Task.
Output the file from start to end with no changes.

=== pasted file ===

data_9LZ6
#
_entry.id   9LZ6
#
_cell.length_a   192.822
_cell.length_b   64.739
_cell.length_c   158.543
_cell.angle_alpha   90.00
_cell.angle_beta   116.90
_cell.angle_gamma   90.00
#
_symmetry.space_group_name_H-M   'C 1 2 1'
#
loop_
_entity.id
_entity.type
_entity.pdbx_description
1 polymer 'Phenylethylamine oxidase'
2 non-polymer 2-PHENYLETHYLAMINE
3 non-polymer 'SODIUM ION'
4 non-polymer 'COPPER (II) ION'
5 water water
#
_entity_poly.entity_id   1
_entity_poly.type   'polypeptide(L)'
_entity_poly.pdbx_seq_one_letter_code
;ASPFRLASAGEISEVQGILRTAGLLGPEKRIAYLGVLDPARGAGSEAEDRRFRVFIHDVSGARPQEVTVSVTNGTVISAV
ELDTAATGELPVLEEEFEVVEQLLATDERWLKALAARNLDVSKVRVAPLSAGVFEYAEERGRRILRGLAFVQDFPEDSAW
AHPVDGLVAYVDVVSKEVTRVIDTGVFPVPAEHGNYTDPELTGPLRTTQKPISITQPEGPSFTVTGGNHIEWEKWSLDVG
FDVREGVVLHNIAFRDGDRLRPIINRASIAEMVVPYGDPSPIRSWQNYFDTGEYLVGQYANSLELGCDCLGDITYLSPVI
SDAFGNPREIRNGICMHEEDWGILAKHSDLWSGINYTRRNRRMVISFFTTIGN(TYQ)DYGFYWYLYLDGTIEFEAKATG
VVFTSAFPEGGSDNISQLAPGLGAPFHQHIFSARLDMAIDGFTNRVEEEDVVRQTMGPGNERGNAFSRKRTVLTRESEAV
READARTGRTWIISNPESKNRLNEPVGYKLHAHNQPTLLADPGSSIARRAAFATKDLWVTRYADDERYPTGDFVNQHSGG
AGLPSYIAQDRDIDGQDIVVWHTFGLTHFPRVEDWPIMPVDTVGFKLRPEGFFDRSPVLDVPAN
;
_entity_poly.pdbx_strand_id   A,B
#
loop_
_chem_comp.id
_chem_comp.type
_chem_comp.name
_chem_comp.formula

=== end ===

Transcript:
data_9LZ6
#
_entry.id   9LZ6
#
_cell.length_a   192.822
_cell.length_b   64.739
_cell.length_c   158.543
_cell.angle_alpha   90.00
_cell.angle_beta   116.90
_cell.angle_gamma   90.00
#
_symmetry.space_group_name_H-M   'C 1 2 1'
#
loop_
_entity.id
_entity.type
_entity.pdbx_description
1 polymer 'Phenylethylamine oxidase'
2 non-polymer 2-PHENYLETHYLAMINE
3 non-polymer 'SODIUM ION'
4 non-polymer 'COPPER (II) ION'
5 water water
#
_entity_poly.entity_id   1
_entity_poly.type   'polypeptide(L)'
_entity_poly.pdbx_seq_one_letter_code
;ASPFRLASAGEISEVQGILRTAGLLGPEKRIAYLGVLDPARGAGSEAEDRRFRVFIHDVSGARPQEVTVSVTNGTVISAV
ELDTAATGELPVLEEEFEVVEQLLATDERWLKALAARNLDVSKVRVAPLSAGVFEYAEERGRRILRGLAFVQDFPEDSAW
AHPVDGLVAYVDVVSKEVTRVIDTGVFPVPAEHGNYTDPELTGPLRTTQKPISITQPEGPSFTVTGGNHIEWEKWSLDVG
FDVREGVVLHNIAFRDGDRLRPIINRASIAEMVVPYGDPSPIRSWQNYFDTGEYLVGQYANSLELGCDCLGDITYLSPVI
SDAFGNPREIRNGICMHEEDWGILAKHSDLWSGINYTRRNRRMVISFFTTIGN(TYQ)DYGFYWYLYLDGTIEFEAKATG
VVFTSAFPEGGSDNISQLAPGLGAPFHQHIFSARLDMAIDGFTNRVEEEDVVRQTMGPGNERGNAFSRKRTVLTRESEAV
READARTGRTWIISNPESKNRLNEPVGYKLHAHNQPTLLADPGSSIARRAAFATKDLWVTRYADDERYPTGDFVNQHSGG
AGLPSYIAQDRDIDGQDIVVWHTFGLTHFPRVEDWPIMPVDTVGFKLRPEGFFDRSPVLDVPAN
;
_entity_poly.pdbx_strand_id   A,B
#
loop_
_chem_comp.id
_chem_comp.type
_chem_comp.name
_chem_comp.formula